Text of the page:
My face is hot and there are boiling-hot tears bursting from my eyes.

My throat is raw from screaming.

My chest is heaving and my limbs are tingling.

I am in a crumple on the floor.

And it’s the 4th time this month. And in a few days, I won’t even remember why the cause of that pain seemed so urgent or why I was so shattered.

For people with Borderline Personality Disorder (BPD), the above scenario is an unfortunate fact of life that can only be managed with hard work in therapy and, in some cases, medication.

The National Institute of Mental Health defines BPD as such: “a serious mental illness marked by unstable moods, behavior, and relationships.” Some common symptoms are excessively extreme reactions to real or perceived abandonment and a highly fluid sense of self, as well as a tendency to self-harm.

Up to 10% of all people diagnosed with BPD successfully commit suicide–double the rate of all other personality disorders. To be correctly diagnosed with BPD, one must display five of the nine symptoms listed in the DSM IV (the Bible of Mental Health, as it were); I display six.

Emotionally, I didn’t mature beyond adolescence, so frustrating situations which other adults would find merely irritating are sometimes unbearable for me. What would take a normal person perhaps hours to get over, takes me days, and even then I am exhausted from the stress the emotional havoc physically caused me.

I have no sense of solid identity beyond being female and confident there is a God. I have to have some sort of outside reference to maintain an identity, be it a man, a foreign culture or a religion, and I have adopted and committed/adhered to many of each of these. I latch myself onto this outside source and, as Elizabeth Gilbert said in Eat Pray Love, I become the ‘permeable membrane’.

I have small children, four of them, and yet on a day-to-day basis, I have this underlying subconscious thought that someday, sometime soon their real mother is going to finally come to get them because I am not the mother they deserve. I love them very much and, to a basic degree, I take good care of them. They eat, bathe, are clothed, and they know I love them. But I am often impatient and I need a great deal of personal space and time for myself.

However, when I am in the midst of an ‘episode’, I can’t care for them at all– just as I can’t care for myself– and some other family member or friend has to fill-in.

I have also always had very tumultuous relationships, both romantic and otherwise, and they almost always model a child-parent relationship, and I am almost always the ‘child.’

I have been in exactly zero healthy romantic relationships.

My husband, like so many men married to BPD-suffering women, is a narcissist and fuels my emotional turmoil. My family and friends are often terrified for my well-being as they are thousands of miles away from me and observing my hell on social media.

But when they don’t see me there, they worry even more.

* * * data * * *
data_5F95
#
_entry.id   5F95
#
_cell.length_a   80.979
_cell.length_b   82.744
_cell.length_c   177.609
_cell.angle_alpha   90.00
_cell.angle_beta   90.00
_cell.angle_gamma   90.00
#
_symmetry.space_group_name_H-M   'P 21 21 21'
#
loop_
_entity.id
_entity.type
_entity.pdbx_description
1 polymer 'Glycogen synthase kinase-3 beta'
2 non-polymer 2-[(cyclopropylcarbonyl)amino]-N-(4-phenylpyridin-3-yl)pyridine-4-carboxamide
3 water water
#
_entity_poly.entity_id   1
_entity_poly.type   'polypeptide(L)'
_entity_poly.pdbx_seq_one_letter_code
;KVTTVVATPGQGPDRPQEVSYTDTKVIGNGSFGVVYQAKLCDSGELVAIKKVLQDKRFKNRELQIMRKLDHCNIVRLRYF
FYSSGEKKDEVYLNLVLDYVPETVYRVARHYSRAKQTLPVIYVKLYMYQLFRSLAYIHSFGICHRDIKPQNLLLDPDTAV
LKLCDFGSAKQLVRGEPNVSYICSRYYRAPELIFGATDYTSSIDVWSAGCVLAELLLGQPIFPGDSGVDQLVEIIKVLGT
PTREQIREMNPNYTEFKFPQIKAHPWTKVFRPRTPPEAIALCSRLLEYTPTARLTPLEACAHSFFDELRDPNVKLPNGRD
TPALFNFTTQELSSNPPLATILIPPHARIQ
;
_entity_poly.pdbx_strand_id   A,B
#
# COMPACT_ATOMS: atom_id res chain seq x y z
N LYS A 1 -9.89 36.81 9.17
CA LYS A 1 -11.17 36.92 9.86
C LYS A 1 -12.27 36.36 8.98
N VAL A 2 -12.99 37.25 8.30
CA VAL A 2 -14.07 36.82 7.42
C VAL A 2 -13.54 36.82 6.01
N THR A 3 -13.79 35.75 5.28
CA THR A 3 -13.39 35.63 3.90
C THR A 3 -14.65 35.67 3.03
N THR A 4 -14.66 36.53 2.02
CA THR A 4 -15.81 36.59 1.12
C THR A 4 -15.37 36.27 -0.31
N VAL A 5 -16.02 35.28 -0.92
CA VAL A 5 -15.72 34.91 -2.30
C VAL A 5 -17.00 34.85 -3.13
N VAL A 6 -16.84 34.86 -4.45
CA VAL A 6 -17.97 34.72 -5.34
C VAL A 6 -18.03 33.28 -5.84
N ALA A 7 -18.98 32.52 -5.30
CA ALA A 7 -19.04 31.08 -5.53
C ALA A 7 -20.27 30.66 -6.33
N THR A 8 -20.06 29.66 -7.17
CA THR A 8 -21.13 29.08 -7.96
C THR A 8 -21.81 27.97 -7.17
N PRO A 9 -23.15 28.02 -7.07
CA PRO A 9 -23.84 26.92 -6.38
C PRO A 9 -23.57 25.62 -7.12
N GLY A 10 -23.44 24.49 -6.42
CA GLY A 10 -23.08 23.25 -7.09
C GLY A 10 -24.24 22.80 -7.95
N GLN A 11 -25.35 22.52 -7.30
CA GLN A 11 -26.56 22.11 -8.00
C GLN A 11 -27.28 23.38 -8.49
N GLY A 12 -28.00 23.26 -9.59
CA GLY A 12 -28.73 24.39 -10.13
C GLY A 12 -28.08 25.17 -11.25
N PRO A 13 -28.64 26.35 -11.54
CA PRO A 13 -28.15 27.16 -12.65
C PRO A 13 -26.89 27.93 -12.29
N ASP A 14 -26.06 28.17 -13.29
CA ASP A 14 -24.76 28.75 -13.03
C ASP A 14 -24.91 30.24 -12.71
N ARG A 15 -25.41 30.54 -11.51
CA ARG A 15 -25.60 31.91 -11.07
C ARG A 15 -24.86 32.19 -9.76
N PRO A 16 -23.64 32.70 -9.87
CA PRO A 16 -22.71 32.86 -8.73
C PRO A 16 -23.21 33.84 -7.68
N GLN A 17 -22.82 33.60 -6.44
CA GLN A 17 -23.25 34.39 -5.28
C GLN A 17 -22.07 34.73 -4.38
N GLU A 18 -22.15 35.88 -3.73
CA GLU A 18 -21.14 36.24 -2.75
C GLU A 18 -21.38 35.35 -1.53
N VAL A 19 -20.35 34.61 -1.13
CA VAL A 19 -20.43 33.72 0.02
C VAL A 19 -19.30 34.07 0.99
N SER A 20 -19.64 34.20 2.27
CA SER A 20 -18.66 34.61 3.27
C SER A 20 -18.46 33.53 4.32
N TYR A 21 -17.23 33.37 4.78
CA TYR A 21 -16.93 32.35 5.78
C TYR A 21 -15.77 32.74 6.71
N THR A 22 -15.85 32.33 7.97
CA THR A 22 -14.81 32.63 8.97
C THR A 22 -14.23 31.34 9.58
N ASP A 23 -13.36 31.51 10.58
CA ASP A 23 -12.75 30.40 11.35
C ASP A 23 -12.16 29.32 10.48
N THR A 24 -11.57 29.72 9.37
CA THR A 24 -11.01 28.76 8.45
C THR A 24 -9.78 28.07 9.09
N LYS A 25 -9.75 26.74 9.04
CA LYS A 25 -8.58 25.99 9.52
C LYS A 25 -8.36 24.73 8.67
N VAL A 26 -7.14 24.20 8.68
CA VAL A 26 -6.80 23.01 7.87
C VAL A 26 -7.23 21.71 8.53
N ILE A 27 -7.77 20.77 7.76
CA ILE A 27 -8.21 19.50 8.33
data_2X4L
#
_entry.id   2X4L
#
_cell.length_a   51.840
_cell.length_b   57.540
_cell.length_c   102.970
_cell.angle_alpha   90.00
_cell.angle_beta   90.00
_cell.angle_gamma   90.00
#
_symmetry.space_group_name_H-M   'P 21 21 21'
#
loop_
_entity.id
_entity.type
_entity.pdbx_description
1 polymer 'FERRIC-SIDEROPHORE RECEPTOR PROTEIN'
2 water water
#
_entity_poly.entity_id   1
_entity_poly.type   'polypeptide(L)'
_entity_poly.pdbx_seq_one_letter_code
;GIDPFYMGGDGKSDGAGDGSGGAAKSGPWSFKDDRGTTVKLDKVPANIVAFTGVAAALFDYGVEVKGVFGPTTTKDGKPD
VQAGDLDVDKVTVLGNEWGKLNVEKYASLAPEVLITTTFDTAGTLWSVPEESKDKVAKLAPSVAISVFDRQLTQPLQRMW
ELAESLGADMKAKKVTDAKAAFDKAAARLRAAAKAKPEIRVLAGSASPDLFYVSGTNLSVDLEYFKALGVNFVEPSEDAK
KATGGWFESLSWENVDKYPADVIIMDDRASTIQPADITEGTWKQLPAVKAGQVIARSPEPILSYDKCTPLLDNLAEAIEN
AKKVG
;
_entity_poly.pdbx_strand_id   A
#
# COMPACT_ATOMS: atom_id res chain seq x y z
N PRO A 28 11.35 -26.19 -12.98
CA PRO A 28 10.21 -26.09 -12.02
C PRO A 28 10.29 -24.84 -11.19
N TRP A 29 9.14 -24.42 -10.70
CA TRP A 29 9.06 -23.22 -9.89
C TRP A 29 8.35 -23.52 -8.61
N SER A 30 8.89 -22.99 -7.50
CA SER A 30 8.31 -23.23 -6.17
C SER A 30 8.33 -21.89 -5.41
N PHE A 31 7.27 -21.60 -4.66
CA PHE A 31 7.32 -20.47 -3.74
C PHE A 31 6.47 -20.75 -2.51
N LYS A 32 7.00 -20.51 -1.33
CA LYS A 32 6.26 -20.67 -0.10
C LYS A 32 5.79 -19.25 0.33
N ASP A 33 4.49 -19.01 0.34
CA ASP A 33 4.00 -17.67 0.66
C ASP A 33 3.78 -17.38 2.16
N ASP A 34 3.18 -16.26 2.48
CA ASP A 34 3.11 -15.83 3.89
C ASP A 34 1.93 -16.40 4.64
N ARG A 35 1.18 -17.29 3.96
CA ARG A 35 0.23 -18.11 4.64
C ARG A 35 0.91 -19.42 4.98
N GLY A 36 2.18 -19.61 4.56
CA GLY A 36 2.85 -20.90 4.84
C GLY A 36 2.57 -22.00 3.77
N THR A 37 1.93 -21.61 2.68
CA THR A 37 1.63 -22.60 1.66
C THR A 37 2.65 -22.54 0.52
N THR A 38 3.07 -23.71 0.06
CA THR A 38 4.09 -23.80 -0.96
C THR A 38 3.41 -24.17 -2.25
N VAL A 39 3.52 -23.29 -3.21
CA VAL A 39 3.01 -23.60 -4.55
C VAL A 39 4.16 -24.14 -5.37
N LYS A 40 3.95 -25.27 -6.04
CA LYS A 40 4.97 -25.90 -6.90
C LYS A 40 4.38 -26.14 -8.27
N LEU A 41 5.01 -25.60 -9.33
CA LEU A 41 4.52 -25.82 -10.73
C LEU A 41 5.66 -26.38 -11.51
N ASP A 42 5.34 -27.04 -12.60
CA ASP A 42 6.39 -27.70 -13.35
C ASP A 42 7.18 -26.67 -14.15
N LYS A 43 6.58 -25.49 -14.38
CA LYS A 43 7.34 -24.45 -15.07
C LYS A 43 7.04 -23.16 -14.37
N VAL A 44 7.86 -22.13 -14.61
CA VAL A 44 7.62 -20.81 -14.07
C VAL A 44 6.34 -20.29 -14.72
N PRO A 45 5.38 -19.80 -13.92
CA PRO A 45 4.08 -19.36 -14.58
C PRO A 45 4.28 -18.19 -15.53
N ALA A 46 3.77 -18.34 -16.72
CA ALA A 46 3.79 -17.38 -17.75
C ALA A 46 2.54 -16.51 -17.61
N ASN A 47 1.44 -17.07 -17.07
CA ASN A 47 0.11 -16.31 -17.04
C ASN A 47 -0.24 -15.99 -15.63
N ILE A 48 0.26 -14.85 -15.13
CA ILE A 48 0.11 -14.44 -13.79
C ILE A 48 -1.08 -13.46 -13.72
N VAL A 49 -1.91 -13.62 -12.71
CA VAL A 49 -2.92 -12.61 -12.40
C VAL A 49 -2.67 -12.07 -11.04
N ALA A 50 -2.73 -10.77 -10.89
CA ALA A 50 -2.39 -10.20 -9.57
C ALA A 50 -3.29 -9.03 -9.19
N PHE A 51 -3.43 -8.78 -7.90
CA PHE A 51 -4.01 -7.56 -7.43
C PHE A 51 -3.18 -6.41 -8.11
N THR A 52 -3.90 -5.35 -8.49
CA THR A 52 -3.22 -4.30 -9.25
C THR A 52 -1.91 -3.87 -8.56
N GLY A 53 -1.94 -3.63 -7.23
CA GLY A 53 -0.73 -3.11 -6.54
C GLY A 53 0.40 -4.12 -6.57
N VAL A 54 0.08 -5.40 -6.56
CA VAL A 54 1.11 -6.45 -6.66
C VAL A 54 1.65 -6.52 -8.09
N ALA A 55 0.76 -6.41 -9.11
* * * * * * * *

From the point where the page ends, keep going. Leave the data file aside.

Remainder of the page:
I cannot be relied upon to stick to most things I intend to do. I get wonderful, visionary ideas and within weeks, even days, I give up on them. I can count on one hand how many jobs and projects I have actually seen to fruition in my entire life. My friends and family watch my life like a soap opera, with all the comedic breaks and tragic moments any Hollywood movie-goer could hope for.

Your life could be a movie,” is a phrase I hear on a regular basis, and I don’t take it as a compliment.

Simply put, I am a child in a woman’s body, trying to navigate a world I do not understand and in which I will never belong.

When you hear about someone embracing Islam, they almost always talk about the peace they felt. I embraced Islam in 2009 and I can tell you there have been probably three months of peace in these six years. My relationship with God is as riddled with suspicion and fear and terror of abandonment as any other relationship I have.

Add to this is the fact that within the Muslim community, mental illness is seen as a lack of faith— or worse– and treated as an exaggeration, at best. “Don’t be sad!” “Trust in your Qadr.” “Just cry to Allah.” “Have faith!!”…these cliche phrases do nothing to help a person with a real mental illness.

Thankfully, however, the stigma in the Muslim community is not all-pervasive and there are actually great programs out there aimed at helping Muslims with mental illness. The stigma is not as prevalent outside of the Muslim community these days, either. This week, Wil Wheaton made a video for Project UROK (pronounced ‘you are o.k.’) about his struggle with depression, adding to the countless before him, including Mara Wilson and Perez Hilton.

I – like Wil Wheaton and the others out there willing to take a stand – am more than my illness.

Yes, I have BPD, but that is not my core identity.

I am an intelligent, brave, bold woman with a passion for social justice and a love of learning about all the many different cultures out there in the world. I never, ever stop trying to improve myself.

I am compassionate and empathetic, almost to a fault. I add joy, depth, and hope to the relationships I have been able to maintain, and my friends and family can attest to the fact that I am a loyal companion.

Living with mental illness – with a personality disorder, especially – is very, very difficult and it takes a village to remedy the problems it causes in families and in communities when those of us with mental illness are relegated to the back of the room and told to sit nicely and pray more.

When we are surrounded by a family and community that supports us in our desire to improve ourselves and work on managing our symptoms better, we are so full of life and vigor and our ideas are transformative to all involved.

It is my genuine hope that our community can embrace us, the silent minority.

  • Anonymous

    Anonymous writes, no matter what, and tells their story regardless of the circumstances.